the Voice of
The Communist League of Revolutionary Workers–Internationalist
“The emancipation of the working class will only be achieved by the working class itself.”
— Karl Marx
Jan 22, 2007
In this detective novel, private detective Victoria Warshawski investigates a murder in Chicago’s ultra-rich community of mansions, class privilege – and skeletons in many closets.
Soon after 9/11, detective Warshawski is hired by a wealthy man to find out why lights keep appearing in his mother’s unused mansion. She stumbles upon a body in the mansion’s pool and begins to unravel a most complicated case – made far more complicated by the ability of those with wealth and power to evade the laws and hide even their worst scandals beneath their false fronts of respectability.
The body in the pool turns out to be that of a respected black author who, as Warshawski soon discovers, was researching a book on a dancer’s life in the 1950s, including her activism for social justice, her relationship with the Communist Party, and her job loss due to the House Un-American Activities Committee (HUAC). In those days of political witch-hunting, only a word, perhaps merely a hint, from HUAC to an employer, was enough to have a person fired from their job without cause.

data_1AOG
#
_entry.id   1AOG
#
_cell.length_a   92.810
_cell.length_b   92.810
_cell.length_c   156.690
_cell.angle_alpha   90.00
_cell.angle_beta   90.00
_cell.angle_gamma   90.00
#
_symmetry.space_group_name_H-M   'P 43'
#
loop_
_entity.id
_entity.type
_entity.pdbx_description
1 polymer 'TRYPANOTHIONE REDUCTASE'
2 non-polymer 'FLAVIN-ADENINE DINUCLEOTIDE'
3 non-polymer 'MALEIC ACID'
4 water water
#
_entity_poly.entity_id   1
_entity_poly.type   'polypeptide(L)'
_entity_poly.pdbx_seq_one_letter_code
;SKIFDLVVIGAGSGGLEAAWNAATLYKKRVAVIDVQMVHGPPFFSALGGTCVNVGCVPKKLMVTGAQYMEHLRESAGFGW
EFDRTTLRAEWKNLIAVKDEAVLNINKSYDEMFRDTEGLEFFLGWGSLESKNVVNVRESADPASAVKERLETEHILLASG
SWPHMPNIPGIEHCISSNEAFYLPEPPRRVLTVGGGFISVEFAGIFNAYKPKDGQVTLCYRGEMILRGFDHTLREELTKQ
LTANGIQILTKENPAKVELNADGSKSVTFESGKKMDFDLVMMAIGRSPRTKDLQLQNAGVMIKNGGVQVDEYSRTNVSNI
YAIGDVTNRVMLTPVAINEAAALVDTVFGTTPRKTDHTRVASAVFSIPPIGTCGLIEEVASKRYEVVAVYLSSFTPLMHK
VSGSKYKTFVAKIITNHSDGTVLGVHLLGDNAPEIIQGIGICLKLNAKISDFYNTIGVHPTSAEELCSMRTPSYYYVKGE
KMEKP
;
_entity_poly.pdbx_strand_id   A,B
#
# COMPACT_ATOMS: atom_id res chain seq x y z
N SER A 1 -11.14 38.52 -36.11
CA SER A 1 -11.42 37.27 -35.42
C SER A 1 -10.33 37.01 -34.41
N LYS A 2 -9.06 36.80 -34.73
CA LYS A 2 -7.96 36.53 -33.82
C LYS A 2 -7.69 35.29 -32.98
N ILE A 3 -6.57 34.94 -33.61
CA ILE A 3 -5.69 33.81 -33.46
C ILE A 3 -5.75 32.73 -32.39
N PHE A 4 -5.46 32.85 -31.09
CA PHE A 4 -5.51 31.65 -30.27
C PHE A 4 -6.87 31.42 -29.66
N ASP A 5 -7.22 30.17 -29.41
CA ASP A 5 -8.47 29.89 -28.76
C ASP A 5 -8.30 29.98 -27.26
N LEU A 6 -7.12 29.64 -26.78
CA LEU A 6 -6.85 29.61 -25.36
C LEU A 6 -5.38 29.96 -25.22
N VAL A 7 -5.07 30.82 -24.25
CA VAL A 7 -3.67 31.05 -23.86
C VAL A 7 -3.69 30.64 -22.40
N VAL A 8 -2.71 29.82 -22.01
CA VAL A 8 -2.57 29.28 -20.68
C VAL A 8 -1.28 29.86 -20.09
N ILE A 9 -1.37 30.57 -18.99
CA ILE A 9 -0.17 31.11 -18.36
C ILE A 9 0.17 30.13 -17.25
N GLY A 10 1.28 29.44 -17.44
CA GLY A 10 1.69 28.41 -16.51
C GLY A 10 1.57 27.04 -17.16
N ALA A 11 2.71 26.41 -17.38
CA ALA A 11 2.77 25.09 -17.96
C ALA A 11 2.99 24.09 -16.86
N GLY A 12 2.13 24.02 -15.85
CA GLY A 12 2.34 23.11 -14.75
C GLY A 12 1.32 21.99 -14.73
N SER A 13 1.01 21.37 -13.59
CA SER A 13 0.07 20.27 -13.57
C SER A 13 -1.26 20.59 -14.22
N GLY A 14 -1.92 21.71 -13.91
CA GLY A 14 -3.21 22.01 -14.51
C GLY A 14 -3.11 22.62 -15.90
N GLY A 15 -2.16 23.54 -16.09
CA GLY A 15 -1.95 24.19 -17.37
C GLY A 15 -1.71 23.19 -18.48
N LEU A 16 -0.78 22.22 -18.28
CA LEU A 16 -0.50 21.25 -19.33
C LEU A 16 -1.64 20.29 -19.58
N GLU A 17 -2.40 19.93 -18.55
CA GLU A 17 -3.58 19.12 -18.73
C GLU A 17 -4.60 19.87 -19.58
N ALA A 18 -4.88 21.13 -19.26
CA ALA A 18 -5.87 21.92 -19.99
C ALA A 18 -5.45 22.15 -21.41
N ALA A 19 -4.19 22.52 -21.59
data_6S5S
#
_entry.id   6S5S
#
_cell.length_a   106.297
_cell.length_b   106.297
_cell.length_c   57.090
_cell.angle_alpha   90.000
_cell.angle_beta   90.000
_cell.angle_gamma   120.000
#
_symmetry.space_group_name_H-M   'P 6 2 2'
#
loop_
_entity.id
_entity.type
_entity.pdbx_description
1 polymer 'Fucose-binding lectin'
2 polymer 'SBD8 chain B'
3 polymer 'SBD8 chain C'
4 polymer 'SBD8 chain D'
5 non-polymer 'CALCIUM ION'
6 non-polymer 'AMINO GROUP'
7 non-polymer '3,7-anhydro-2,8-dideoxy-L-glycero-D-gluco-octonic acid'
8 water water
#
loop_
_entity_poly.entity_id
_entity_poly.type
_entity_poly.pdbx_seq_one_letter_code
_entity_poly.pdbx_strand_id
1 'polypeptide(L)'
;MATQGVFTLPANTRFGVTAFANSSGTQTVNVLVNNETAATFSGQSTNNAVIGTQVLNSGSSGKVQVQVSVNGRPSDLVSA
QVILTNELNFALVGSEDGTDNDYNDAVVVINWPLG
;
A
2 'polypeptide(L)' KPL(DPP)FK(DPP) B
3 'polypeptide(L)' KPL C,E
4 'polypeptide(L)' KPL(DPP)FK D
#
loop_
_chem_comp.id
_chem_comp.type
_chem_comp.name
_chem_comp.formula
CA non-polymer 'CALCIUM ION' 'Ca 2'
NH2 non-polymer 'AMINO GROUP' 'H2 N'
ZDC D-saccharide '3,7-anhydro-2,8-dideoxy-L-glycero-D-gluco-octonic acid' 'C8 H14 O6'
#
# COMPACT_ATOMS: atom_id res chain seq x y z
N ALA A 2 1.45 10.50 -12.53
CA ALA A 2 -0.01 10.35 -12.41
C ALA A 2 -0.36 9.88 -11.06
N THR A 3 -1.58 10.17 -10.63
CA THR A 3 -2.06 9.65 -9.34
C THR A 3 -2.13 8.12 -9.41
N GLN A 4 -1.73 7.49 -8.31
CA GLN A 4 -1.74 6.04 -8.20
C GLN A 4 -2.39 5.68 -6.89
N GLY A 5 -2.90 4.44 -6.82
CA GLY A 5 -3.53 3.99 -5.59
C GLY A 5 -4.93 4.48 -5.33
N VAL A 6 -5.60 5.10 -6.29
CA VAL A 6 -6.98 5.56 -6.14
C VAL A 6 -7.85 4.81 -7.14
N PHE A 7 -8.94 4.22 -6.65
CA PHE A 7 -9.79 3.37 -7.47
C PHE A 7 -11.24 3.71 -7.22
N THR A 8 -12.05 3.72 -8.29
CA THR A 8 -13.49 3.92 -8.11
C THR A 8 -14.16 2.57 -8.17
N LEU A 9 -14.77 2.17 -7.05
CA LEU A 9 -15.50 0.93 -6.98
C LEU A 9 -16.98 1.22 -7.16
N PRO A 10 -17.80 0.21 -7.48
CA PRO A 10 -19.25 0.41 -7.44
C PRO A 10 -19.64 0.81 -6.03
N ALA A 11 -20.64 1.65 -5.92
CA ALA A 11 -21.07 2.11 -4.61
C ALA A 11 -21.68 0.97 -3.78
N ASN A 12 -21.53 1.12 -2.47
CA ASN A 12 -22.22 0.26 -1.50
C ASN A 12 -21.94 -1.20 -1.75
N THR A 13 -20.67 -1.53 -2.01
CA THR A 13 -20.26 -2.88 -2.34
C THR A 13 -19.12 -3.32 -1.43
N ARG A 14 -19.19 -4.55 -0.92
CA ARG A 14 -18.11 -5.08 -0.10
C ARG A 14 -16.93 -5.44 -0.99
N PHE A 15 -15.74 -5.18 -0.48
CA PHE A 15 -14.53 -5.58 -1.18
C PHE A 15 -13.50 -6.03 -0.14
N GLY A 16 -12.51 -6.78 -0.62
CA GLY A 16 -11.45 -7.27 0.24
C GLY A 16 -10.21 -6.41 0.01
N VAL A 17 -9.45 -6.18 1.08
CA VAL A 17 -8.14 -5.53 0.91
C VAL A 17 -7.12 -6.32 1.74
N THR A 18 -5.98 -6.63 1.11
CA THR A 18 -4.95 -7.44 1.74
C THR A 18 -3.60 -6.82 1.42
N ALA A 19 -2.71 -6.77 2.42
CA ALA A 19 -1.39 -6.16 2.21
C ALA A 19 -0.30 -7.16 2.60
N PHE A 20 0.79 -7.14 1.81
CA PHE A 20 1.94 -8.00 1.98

It so happened that an occasional wealthy person would in those days support organizations for peace, or labor organizing, or social justice, or civil rights and equality, in which Communists were also active. When the HUAC persecutions started to hit these wealthy ones, they had the means to escape the consequences – as long as certain scandals could be kept covered up. The body in the pond leads Warshawski back through these scandals to the tense, complicated and vicious history of the McCarthy Period of the 1950s.
But what of the mysterious lights in the mansion? When Warshawski works on this problem, she uncovers a modern case of blacklisting, prejudice and denial of personal rights and civil liberties. It’s after 9/11, and an innocent young Muslim is hiding out after being branded as a potential terrorist. An idealistic wealthy teenager is helping him hide out in the old mansion. And when Warshawski helps hide him, she finds that the FBI and police can bug her phone, invade her office without a warrant, and force a library to divulge everything she requested – thanks to the Patriot Act.
Blacklist not only journeys through these parallel social histories fifty years apart. It keeps the exciting who-done-it action flowing, with a large cast of believable characters. Also very worthwhile is the way the author not only approaches those haughty closed mansion doors, but ushers us inside. The expensive refined elegance of the wealthy properties is contrasted with wealthy lives of pettiness, scheming, snobbery and – yes – getting away with murder.